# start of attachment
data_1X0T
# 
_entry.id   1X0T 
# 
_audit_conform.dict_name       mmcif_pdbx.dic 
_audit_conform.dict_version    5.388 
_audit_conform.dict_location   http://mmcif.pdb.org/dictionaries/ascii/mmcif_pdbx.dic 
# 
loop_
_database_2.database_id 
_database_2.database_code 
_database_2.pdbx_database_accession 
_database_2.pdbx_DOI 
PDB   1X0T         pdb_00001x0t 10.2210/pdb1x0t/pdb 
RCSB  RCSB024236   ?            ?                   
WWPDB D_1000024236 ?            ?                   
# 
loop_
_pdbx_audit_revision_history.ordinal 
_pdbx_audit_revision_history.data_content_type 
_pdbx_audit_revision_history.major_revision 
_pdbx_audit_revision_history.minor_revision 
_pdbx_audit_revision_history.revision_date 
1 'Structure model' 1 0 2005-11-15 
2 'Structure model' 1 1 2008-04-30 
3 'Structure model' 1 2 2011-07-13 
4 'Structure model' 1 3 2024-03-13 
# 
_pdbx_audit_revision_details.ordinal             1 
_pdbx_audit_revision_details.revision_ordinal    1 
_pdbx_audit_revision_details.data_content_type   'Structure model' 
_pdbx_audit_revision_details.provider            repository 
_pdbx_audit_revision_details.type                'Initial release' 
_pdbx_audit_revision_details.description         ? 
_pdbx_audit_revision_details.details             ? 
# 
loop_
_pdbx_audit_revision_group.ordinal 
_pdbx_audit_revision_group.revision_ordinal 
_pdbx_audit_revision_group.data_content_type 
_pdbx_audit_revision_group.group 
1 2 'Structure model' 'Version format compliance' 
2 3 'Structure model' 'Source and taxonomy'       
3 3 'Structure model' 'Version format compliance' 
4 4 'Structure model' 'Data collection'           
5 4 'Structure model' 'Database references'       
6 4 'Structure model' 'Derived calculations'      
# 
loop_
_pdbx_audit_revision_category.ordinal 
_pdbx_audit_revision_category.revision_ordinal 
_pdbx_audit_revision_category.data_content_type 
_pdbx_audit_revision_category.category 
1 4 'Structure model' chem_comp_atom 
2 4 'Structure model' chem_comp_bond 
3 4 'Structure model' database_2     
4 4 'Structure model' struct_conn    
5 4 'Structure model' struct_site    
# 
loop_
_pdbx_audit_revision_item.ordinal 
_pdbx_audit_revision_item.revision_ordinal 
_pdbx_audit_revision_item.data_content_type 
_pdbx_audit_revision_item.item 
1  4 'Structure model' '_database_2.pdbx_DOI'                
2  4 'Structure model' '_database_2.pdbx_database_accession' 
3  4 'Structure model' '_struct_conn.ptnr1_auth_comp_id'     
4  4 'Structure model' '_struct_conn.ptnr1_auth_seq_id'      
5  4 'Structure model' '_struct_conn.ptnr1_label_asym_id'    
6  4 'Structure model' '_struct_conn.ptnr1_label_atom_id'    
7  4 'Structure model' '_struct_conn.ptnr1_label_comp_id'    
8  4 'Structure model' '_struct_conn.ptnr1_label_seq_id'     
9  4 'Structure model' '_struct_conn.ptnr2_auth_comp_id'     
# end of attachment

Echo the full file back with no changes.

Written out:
data_1X0T
# 
_entry.id   1X0T 
# 
_audit_conform.dict_name       mmcif_pdbx.dic 
_audit_conform.dict_version    5.388 
_audit_conform.dict_location   http://mmcif.pdb.org/dictionaries/ascii/mmcif_pdbx.dic 
# 
loop_
_database_2.database_id 
_database_2.database_code 
_database_2.pdbx_database_accession 
_database_2.pdbx_DOI 
PDB   1X0T         pdb_00001x0t 10.2210/pdb1x0t/pdb 
RCSB  RCSB024236   ?            ?                   
WWPDB D_1000024236 ?            ?                   
# 
loop_
_pdbx_audit_revision_history.ordinal 
_pdbx_audit_revision_history.data_content_type 
_pdbx_audit_revision_history.major_revision 
_pdbx_audit_revision_history.minor_revision 
_pdbx_audit_revision_history.revision_date 
1 'Structure model' 1 0 2005-11-15 
2 'Structure model' 1 1 2008-04-30 
3 'Structure model' 1 2 2011-07-13 
4 'Structure model' 1 3 2024-03-13 
# 
_pdbx_audit_revision_details.ordinal             1 
_pdbx_audit_revision_details.revision_ordinal    1 
_pdbx_audit_revision_details.data_content_type   'Structure model' 
_pdbx_audit_revision_details.provider            repository 
_pdbx_audit_revision_details.type                'Initial release' 
_pdbx_audit_revision_details.description         ? 
_pdbx_audit_revision_details.details             ? 
# 
loop_
_pdbx_audit_revision_group.ordinal 
_pdbx_audit_revision_group.revision_ordinal 
_pdbx_audit_revision_group.data_content_type 
_pdbx_audit_revision_group.group 
1 2 'Structure model' 'Version format compliance' 
2 3 'Structure model' 'Source and taxonomy'       
3 3 'Structure model' 'Version format compliance' 
4 4 'Structure model' 'Data collection'           
5 4 'Structure model' 'Database references'       
6 4 'Structure model' 'Derived calculations'      
# 
loop_
_pdbx_audit_revision_category.ordinal 
_pdbx_audit_revision_category.revision_ordinal 
_pdbx_audit_revision_category.data_content_type 
_pdbx_audit_revision_category.category 
1 4 'Structure model' chem_comp_atom 
2 4 'Structure model' chem_comp_bond 
3 4 'Structure model' database_2     
4 4 'Structure model' struct_conn    
5 4 'Structure model' struct_site    
# 
loop_
_pdbx_audit_revision_item.ordinal 
_pdbx_audit_revision_item.revision_ordinal 
_pdbx_audit_revision_item.data_content_type 
_pdbx_audit_revision_item.item 
1  4 'Structure model' '_database_2.pdbx_DOI'                
2  4 'Structure model' '_database_2.pdbx_database_accession' 
3  4 'Structure model' '_struct_conn.ptnr1_auth_comp_id'     
4  4 'Structure model' '_struct_conn.ptnr1_auth_seq_id'      
5  4 'Structure model' '_struct_conn.ptnr1_label_asym_id'    
6  4 'Structure model' '_struct_conn.ptnr1_label_atom_id'    
7  4 'Structure model' '_struct_conn.ptnr1_label_comp_id'    
8  4 'Structure model' '_struct_conn.ptnr1_label_seq_id'     
9  4 'Structure model' '_struct_conn.ptnr2_auth_comp_id'     